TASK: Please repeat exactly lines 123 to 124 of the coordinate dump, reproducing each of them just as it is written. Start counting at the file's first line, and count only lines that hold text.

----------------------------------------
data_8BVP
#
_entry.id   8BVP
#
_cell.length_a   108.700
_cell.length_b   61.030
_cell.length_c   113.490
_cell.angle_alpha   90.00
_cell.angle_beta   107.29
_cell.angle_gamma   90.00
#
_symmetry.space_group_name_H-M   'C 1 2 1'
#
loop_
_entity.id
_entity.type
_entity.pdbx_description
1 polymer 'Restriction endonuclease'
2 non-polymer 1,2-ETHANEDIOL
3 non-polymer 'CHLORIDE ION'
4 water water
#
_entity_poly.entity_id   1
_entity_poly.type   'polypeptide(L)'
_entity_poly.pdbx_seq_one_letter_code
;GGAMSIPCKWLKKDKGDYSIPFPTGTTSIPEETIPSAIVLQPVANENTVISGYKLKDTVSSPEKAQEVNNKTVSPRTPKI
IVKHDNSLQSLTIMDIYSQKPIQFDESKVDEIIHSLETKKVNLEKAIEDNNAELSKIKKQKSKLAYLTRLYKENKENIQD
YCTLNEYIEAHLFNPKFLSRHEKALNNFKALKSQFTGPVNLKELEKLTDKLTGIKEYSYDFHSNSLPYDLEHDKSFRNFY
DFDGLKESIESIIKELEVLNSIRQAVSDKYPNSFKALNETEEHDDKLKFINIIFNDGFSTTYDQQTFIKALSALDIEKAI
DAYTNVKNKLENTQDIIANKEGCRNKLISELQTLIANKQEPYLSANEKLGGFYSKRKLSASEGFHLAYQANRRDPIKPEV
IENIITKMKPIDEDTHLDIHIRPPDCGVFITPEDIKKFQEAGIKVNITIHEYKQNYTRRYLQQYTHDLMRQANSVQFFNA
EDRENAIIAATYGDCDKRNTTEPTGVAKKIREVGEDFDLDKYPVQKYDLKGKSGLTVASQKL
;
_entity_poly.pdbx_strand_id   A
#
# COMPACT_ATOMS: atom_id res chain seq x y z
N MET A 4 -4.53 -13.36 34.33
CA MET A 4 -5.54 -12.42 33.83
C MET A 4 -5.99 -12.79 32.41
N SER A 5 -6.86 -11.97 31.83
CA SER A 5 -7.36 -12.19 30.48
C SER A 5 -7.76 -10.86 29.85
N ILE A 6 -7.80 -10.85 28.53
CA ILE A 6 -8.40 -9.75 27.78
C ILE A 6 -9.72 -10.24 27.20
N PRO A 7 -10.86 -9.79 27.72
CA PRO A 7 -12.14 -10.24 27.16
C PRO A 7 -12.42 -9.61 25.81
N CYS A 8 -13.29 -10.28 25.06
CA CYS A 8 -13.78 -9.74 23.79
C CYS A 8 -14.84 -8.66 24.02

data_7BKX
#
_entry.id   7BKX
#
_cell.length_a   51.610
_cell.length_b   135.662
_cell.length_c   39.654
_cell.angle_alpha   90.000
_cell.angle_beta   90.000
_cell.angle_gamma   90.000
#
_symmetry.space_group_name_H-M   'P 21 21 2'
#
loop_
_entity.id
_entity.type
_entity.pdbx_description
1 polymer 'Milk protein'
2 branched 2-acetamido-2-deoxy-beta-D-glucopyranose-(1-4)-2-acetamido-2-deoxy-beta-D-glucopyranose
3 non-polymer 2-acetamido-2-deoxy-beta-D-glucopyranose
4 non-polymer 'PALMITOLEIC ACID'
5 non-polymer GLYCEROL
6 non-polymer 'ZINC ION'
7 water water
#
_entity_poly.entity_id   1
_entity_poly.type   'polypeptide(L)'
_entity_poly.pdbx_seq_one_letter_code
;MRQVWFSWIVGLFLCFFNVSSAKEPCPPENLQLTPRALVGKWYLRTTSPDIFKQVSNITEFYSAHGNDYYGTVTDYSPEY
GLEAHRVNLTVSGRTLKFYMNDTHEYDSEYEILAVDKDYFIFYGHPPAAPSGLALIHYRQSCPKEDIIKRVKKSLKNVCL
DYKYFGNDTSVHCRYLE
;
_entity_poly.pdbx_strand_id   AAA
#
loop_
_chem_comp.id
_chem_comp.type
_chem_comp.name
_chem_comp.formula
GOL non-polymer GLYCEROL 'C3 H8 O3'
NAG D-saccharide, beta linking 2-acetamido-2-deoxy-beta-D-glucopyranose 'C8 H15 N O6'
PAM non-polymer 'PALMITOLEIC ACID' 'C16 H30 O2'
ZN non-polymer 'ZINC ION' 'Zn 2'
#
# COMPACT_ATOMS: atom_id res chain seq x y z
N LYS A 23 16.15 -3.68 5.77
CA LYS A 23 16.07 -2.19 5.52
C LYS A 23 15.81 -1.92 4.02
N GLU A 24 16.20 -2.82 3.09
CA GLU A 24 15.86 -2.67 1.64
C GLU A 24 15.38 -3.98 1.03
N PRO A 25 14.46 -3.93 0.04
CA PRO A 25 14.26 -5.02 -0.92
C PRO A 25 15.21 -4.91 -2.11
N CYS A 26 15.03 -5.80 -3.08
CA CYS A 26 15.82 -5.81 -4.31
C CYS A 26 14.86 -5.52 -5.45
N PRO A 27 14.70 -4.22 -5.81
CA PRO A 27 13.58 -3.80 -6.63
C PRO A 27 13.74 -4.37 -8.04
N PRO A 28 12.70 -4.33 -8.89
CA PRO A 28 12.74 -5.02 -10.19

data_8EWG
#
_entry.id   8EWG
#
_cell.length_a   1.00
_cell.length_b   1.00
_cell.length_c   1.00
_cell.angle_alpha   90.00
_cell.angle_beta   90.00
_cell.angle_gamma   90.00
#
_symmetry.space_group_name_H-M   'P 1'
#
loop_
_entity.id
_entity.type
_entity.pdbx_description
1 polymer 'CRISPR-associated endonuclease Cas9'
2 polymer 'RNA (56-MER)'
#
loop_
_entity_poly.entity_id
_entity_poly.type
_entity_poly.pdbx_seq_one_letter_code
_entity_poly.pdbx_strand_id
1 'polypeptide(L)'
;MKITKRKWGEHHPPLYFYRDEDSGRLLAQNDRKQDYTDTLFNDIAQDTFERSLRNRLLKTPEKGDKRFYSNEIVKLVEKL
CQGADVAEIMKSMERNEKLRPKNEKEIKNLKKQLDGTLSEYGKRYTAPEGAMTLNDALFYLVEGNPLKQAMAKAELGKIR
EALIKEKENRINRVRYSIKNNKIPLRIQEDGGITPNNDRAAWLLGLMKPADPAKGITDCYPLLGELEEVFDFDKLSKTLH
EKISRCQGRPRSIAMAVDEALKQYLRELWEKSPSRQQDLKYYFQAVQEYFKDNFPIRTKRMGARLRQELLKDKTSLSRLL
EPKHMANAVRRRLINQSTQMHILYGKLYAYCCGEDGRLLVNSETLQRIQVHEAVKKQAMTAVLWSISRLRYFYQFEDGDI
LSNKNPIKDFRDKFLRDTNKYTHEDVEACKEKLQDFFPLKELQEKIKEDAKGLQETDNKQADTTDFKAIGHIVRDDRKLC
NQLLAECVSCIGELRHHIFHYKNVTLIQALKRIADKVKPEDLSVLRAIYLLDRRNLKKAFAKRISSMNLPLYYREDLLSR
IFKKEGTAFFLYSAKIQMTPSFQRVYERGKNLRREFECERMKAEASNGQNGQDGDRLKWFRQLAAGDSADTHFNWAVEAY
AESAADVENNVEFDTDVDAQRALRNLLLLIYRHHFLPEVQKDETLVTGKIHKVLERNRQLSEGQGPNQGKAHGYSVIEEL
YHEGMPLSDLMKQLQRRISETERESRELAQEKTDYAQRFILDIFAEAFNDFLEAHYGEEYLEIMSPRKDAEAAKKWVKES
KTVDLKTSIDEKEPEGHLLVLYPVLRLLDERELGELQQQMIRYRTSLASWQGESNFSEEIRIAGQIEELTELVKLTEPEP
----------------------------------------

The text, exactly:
_cell.angle_gamma   90.00
#